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April Showers Bring Link Flowers

The Library of Congress posted a Webcast about their marvelous Flickr project. Also see their FAQ, which lists the technical details.

Peter Murray (aka “Disruptive Technology Library Jester”) has a good roundup of OPAC replacements and wrappers from his excellent presentation at the NISO “Next Generation Discovery: New Tools, Aging Standards” conference last week.

In LibraryThing you can now browse the complete libraries of the likes of Ernest Hemingway, Sylvia Plath, and Susan B. Anthony, thanks to the “Legacy Library” project. After browsing Hemingway’s library, I’m already planning to ILL a copy of Paris Was Our Mistress.

Dewey or Do We Not? A funny YouTube video about… yes! Dumping Dewey. It’s ten minutes long, but worth playing while you clean your desk or whatnot.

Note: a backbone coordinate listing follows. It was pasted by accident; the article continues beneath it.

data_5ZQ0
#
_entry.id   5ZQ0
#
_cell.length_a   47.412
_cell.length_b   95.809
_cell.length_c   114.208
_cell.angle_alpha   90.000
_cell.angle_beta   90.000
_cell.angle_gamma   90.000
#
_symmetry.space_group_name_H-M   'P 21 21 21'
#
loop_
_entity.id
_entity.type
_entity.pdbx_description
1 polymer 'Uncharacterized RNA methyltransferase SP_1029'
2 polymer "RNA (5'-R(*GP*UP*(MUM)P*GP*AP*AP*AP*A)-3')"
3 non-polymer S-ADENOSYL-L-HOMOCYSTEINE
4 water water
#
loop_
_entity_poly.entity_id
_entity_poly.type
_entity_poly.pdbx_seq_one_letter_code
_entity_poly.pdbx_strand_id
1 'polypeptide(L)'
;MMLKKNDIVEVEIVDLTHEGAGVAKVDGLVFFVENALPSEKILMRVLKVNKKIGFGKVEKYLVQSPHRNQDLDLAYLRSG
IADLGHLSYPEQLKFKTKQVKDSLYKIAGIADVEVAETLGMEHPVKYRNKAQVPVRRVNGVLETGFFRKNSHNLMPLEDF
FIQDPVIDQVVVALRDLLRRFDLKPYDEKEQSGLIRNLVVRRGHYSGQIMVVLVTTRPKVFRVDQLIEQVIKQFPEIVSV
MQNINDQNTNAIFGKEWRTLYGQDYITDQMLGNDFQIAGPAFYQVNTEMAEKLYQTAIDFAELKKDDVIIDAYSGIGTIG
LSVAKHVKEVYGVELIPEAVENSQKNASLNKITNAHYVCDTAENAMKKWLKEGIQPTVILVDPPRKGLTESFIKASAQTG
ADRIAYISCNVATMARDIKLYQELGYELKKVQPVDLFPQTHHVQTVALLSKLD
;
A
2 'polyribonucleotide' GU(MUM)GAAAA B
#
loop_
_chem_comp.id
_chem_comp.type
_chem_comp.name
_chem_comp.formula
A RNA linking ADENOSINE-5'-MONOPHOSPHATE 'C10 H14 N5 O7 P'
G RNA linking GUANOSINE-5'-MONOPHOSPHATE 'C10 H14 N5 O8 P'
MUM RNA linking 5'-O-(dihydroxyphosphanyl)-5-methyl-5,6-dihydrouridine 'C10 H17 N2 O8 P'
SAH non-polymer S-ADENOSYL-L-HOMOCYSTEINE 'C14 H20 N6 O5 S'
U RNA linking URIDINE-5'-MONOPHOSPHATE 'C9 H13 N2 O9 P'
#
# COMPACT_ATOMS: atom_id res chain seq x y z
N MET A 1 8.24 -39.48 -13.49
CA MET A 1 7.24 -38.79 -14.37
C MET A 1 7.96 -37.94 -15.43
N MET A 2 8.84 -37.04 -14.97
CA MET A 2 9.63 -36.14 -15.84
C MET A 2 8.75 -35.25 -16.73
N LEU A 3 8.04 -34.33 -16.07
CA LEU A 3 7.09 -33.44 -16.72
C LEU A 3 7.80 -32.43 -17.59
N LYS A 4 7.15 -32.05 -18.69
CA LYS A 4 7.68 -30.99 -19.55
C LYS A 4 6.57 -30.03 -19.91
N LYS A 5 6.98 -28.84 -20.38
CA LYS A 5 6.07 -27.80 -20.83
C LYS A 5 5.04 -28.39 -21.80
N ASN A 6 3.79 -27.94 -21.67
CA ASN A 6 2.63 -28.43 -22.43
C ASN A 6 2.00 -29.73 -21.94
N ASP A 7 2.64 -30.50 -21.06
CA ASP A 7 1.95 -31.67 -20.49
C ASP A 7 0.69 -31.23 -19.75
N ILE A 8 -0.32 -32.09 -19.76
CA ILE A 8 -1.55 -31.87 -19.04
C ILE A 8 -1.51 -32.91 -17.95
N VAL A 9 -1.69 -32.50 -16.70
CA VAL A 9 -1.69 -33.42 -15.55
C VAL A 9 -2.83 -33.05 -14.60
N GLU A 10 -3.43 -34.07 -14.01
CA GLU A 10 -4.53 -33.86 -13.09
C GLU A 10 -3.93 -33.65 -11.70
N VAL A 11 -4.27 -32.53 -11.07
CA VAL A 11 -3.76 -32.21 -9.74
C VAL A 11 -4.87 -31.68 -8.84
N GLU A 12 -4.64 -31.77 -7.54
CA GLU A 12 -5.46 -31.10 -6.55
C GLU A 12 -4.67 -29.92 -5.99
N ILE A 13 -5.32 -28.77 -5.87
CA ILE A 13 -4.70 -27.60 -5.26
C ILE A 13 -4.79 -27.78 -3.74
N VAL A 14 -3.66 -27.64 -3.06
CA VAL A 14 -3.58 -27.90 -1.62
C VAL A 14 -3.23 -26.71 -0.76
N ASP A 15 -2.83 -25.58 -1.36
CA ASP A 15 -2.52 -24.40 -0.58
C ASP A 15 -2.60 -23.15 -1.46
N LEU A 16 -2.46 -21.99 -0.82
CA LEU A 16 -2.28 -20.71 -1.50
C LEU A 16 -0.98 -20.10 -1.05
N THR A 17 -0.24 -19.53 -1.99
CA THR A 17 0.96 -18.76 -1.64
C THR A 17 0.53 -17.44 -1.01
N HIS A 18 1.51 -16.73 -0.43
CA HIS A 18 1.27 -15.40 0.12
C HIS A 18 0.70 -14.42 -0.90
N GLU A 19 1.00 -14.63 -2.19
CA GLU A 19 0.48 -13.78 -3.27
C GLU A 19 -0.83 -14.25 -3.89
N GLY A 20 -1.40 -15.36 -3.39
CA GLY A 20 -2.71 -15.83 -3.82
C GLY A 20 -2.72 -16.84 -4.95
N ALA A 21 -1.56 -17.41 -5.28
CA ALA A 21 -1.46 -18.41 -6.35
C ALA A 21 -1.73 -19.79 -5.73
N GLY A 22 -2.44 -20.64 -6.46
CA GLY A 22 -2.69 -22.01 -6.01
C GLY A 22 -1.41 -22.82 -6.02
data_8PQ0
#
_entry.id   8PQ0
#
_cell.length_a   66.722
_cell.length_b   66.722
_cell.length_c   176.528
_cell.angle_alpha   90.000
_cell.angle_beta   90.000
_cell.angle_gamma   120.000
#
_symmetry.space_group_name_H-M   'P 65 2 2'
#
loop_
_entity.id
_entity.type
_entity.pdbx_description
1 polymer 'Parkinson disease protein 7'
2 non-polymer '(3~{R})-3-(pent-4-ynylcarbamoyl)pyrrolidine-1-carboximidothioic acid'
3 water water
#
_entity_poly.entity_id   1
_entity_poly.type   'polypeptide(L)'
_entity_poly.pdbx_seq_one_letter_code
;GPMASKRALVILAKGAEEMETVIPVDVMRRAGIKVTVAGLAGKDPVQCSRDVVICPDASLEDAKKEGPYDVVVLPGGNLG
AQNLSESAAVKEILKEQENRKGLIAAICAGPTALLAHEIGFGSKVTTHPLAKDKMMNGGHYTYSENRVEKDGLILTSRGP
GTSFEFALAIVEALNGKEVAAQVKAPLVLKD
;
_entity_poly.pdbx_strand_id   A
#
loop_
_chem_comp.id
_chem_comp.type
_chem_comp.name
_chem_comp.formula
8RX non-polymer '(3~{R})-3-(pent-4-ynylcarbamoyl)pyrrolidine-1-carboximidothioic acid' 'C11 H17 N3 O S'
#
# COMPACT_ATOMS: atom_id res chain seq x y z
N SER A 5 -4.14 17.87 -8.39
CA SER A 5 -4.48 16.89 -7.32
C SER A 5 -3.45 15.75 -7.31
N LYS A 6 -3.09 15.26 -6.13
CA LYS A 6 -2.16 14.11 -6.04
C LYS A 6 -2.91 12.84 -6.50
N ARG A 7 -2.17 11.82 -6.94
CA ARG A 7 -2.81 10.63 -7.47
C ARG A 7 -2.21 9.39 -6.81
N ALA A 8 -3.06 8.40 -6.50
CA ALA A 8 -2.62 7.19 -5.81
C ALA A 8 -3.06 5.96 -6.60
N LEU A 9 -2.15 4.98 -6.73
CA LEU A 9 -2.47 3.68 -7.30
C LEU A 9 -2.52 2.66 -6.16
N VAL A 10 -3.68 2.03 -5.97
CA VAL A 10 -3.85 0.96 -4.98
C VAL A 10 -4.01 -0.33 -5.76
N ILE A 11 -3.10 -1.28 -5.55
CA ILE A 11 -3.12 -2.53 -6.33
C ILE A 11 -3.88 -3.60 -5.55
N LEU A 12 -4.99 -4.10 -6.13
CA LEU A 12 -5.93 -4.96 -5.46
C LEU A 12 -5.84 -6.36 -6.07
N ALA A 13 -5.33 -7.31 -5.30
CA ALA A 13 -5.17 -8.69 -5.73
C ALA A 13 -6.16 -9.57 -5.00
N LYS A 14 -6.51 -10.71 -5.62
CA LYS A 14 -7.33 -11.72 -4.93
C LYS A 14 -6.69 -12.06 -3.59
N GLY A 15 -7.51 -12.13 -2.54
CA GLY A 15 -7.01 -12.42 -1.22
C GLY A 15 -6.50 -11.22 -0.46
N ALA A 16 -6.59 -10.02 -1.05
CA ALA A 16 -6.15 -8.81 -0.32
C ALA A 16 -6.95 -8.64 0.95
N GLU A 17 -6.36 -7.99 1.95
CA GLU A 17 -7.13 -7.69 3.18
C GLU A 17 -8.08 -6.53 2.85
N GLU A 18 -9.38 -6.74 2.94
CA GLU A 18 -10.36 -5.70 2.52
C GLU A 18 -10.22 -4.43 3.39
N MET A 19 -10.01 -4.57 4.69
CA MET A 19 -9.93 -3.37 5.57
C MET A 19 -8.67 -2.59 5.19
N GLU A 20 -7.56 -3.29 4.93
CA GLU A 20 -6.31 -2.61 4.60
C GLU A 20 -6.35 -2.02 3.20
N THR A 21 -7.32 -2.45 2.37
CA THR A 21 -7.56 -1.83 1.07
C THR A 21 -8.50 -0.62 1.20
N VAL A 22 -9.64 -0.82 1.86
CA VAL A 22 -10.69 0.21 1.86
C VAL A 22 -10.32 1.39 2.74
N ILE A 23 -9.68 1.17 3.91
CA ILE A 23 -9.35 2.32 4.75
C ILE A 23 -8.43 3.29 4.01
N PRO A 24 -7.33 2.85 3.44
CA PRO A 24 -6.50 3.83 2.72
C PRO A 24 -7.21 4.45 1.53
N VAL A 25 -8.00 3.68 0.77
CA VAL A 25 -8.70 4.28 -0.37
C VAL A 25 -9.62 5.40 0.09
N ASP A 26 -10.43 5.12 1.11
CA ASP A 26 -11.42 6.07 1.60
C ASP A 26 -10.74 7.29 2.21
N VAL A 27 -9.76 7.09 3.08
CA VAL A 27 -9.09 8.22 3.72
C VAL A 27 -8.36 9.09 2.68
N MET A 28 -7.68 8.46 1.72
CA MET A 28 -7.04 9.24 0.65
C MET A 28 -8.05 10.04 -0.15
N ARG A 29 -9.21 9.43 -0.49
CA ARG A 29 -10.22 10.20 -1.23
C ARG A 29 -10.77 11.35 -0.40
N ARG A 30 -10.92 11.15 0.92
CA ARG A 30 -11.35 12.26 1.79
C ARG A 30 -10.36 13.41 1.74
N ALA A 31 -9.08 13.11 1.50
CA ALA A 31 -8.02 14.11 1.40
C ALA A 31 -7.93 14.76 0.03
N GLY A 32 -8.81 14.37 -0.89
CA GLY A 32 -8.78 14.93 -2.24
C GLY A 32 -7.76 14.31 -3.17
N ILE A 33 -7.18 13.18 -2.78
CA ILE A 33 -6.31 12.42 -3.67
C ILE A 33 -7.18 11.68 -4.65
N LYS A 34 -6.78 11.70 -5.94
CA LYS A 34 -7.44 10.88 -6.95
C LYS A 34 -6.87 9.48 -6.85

I’m not the only person to offer up the idea (as I shared in my Code4Lib 2007 keynote) that a critical mass of library software developers could rule the world.

The less commodity meat and dairy I consume, the more pleased I am to read about fast-food companies taking notice of changing consumer preferences. Organizations such as the Humane Society and PETA have been influential, but key food authors such as Eric Schlosser (Fast Food Nation) and Michael Pollan (The Omnivore’s Dilemma) have also been instrumental in changing public opinion. Writers rock!

WordPress issued a new version, 2.5, and I’m running out to install it… NOT. My experience with WordPress releases is that I’m perfectly happy to let the second mouse take the cheese; you come here to read this blog, not the code that drives it. I will wait for 2.5.1, and even then will check all the plug-ins and themes I use before scheduling the upgrade over a couple of days when if I need to I can devote some time to repairing broken stuff. (A Google search for “wordpress fixed in 2.5.1” only confirms my decision.)

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